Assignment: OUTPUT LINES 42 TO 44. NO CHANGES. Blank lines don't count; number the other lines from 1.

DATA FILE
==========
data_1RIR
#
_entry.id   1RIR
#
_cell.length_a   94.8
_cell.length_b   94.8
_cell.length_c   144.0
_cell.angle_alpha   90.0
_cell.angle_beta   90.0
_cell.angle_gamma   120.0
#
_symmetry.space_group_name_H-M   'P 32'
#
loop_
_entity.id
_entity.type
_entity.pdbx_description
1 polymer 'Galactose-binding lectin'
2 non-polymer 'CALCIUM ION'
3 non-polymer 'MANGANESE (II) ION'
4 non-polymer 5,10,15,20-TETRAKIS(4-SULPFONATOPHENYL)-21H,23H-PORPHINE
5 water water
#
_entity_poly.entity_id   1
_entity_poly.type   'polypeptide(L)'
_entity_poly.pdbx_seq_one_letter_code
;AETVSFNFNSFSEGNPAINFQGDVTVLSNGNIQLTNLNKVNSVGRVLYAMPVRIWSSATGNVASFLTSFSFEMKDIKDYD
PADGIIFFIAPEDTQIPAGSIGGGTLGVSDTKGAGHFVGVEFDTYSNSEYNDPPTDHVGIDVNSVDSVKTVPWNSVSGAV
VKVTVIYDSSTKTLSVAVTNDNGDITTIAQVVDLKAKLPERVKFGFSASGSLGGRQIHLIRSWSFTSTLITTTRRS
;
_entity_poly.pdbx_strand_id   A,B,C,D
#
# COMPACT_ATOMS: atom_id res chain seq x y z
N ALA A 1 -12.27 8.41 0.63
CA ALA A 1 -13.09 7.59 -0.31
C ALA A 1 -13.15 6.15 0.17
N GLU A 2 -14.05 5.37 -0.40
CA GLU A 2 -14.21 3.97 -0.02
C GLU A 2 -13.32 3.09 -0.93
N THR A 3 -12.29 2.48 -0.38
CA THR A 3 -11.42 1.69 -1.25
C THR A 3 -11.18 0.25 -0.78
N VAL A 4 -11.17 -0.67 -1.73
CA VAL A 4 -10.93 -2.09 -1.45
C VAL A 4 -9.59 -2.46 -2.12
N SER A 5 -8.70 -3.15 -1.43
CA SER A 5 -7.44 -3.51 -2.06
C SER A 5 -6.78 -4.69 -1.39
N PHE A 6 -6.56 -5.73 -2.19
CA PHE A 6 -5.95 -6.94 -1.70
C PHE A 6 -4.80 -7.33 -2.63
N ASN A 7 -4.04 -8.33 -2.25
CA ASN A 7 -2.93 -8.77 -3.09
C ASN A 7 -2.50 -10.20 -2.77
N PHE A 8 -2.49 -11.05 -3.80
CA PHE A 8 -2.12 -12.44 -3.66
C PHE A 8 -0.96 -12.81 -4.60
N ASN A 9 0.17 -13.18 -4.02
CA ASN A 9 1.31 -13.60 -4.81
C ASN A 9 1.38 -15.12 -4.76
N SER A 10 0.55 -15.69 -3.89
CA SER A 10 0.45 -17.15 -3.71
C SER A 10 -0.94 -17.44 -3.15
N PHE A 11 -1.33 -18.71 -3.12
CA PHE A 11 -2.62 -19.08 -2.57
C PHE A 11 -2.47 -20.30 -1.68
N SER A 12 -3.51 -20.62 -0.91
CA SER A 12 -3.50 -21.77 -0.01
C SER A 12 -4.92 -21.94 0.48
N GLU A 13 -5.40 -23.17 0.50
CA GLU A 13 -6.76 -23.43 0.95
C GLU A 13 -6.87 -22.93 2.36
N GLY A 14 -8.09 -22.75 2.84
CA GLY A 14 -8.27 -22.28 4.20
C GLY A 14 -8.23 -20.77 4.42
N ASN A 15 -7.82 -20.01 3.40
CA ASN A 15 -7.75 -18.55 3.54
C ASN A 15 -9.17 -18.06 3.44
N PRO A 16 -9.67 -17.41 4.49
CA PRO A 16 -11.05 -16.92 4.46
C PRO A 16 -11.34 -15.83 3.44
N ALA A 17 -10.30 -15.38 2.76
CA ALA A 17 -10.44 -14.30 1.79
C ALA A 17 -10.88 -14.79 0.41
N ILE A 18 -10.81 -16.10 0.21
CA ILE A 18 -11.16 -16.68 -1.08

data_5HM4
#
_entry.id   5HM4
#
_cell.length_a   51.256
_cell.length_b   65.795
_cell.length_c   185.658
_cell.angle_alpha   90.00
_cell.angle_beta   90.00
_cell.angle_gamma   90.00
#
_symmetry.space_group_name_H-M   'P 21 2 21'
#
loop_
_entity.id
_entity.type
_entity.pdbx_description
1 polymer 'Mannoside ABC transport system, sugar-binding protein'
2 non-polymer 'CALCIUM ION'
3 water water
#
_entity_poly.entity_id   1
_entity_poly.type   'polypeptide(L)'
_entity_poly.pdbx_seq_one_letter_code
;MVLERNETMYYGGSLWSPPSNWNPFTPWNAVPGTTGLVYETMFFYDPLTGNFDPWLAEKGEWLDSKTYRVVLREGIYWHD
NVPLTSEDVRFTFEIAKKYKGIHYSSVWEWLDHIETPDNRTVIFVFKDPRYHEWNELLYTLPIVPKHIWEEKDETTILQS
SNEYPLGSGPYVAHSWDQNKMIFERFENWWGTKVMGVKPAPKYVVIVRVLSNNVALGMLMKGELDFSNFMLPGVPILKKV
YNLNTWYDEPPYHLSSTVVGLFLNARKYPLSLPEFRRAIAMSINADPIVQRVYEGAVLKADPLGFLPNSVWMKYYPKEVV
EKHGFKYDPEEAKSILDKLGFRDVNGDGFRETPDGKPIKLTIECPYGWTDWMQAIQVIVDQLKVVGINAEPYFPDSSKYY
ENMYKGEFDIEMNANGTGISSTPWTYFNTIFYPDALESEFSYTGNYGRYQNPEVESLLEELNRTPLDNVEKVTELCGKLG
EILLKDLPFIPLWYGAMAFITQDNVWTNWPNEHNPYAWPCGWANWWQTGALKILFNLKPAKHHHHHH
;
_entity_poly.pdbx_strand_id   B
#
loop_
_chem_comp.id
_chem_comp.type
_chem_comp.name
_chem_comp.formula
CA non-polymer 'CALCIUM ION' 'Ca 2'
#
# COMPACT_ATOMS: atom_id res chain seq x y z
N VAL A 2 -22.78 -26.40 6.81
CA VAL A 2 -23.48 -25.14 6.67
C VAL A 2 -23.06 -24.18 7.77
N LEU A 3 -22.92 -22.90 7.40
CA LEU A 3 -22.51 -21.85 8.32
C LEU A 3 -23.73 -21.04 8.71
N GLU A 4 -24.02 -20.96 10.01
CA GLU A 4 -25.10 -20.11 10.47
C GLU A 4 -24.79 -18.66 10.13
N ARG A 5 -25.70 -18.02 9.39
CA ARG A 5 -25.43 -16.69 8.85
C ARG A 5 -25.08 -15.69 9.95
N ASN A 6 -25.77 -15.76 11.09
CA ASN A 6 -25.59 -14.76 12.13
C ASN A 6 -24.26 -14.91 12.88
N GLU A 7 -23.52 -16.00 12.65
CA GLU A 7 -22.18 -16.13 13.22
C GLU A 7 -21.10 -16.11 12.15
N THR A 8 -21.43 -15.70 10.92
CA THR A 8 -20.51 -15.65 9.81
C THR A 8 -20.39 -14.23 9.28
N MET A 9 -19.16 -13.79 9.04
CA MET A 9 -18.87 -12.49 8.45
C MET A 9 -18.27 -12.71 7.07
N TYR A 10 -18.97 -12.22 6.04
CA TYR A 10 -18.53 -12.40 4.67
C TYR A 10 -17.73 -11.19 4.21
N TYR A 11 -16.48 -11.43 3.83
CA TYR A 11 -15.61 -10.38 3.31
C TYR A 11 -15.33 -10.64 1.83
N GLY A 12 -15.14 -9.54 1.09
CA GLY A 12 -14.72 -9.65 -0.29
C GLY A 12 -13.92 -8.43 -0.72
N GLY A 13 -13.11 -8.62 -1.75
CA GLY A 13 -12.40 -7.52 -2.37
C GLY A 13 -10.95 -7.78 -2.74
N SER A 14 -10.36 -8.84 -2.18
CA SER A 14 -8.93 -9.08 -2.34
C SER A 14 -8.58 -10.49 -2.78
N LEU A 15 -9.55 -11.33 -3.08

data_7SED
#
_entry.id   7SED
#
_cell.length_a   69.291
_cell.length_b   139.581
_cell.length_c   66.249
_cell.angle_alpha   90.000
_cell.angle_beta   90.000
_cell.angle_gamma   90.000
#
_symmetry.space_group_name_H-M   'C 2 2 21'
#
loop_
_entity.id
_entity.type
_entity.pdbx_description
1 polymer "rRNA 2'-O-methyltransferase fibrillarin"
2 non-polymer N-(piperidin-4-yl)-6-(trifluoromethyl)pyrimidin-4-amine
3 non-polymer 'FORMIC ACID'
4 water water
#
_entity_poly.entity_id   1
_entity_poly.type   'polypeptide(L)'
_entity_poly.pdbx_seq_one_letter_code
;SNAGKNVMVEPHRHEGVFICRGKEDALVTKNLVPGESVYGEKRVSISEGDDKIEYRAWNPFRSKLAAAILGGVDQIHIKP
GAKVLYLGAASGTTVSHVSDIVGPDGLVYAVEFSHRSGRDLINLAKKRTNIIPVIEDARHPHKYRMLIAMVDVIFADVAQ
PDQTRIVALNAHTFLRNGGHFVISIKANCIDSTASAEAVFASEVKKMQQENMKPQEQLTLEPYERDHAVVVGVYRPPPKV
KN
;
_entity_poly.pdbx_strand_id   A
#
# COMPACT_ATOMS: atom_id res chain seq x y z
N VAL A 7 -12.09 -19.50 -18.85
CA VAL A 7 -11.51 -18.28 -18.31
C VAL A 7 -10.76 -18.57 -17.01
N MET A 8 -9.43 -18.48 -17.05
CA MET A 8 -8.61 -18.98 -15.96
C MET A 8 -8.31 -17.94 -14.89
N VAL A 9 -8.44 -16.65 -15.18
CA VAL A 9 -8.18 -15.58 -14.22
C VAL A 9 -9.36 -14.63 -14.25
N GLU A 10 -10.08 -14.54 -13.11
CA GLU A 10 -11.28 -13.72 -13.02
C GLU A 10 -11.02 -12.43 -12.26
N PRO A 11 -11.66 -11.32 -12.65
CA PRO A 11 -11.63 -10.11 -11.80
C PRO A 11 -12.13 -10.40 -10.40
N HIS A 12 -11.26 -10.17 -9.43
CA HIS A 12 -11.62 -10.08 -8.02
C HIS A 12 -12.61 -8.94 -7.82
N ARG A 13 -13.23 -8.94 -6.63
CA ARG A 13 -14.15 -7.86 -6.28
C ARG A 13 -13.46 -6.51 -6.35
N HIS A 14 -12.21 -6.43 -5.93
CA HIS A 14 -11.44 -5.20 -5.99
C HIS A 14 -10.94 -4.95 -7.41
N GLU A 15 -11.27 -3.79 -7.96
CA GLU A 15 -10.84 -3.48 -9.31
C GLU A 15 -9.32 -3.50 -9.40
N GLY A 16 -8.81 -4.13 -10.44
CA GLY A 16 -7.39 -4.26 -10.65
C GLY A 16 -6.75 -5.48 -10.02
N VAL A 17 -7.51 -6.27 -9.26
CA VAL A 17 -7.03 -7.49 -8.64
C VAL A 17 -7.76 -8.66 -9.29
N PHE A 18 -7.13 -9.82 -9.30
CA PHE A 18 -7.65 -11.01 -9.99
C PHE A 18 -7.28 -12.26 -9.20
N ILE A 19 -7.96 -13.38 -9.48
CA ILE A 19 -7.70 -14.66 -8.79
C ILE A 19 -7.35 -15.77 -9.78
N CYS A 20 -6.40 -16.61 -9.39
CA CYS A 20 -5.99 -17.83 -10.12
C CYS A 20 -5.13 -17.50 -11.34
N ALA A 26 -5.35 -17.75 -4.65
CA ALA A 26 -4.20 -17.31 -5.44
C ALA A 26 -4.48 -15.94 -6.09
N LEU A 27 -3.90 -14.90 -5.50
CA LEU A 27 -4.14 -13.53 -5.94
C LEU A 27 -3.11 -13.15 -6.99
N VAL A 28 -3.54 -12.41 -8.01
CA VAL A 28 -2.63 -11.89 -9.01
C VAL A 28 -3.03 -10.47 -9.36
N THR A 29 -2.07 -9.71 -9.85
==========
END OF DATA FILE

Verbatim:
C THR A 3 -11.18 0.25 -0.78
N VAL A 4 -11.17 -0.67 -1.73
CA VAL A 4 -10.93 -2.09 -1.45